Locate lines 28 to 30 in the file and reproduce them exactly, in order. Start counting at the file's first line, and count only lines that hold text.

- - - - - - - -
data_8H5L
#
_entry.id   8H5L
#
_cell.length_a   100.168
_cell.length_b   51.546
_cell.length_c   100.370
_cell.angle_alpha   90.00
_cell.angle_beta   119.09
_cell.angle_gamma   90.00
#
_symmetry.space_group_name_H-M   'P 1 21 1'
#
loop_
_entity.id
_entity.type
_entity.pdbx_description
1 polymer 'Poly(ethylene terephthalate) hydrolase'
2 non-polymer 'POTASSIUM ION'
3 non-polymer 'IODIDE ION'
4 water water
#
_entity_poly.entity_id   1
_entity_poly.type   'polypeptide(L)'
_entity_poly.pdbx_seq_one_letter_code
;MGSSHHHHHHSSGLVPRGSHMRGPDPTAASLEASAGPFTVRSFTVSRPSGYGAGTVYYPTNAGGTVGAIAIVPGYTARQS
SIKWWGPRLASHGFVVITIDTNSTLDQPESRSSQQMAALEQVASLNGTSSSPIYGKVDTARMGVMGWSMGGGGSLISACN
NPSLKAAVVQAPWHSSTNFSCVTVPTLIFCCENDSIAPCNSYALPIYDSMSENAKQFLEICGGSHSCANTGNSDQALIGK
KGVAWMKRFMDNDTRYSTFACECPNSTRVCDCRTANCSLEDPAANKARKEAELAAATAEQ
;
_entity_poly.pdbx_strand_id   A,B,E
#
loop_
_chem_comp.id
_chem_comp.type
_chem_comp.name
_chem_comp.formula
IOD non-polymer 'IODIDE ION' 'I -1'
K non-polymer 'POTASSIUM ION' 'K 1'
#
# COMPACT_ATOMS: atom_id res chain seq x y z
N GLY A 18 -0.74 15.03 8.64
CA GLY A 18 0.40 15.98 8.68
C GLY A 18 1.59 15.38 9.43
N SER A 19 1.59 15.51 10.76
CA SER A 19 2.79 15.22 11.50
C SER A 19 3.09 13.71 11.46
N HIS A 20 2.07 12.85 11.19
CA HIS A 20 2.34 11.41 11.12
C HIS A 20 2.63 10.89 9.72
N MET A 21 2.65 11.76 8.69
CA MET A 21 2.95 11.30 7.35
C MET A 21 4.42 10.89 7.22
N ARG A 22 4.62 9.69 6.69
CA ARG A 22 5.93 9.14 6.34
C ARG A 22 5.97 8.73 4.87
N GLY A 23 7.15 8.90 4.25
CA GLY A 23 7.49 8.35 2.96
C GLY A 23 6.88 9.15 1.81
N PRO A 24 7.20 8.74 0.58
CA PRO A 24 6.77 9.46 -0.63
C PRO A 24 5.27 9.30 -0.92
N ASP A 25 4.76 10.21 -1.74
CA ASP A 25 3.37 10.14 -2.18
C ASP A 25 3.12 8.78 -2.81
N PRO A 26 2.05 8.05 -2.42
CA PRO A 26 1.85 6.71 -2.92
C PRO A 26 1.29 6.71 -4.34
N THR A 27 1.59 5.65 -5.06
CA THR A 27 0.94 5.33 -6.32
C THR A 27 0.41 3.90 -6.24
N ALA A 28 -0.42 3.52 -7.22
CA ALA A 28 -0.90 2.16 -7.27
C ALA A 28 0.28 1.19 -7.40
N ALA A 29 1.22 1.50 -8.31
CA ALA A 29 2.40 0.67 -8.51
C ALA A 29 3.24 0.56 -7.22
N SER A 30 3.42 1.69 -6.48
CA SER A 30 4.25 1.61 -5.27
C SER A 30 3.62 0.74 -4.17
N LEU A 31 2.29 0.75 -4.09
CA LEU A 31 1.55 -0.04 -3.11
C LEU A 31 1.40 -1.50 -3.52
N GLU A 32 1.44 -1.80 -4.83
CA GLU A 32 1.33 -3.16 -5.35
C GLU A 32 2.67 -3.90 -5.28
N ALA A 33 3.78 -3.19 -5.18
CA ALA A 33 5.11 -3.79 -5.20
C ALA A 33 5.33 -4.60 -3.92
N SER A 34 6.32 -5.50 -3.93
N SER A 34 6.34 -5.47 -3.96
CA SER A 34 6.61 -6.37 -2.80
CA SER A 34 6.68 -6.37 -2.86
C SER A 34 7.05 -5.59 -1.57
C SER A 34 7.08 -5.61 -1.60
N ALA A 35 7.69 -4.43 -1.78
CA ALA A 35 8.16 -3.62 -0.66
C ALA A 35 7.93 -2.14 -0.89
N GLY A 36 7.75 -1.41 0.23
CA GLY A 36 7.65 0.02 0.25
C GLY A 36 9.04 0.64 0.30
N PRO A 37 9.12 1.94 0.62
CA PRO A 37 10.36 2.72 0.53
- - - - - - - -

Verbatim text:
NPSLKAAVVQAPWHSSTNFSCVTVPTLIFCCENDSIAPCNSYALPIYDSMSENAKQFLEICGGSHSCANTGNSDQALIGK
KGVAWMKRFMDNDTRYSTFACECPNSTRVCDCRTANCSLEDPAANKARKEAELAAATAEQ
;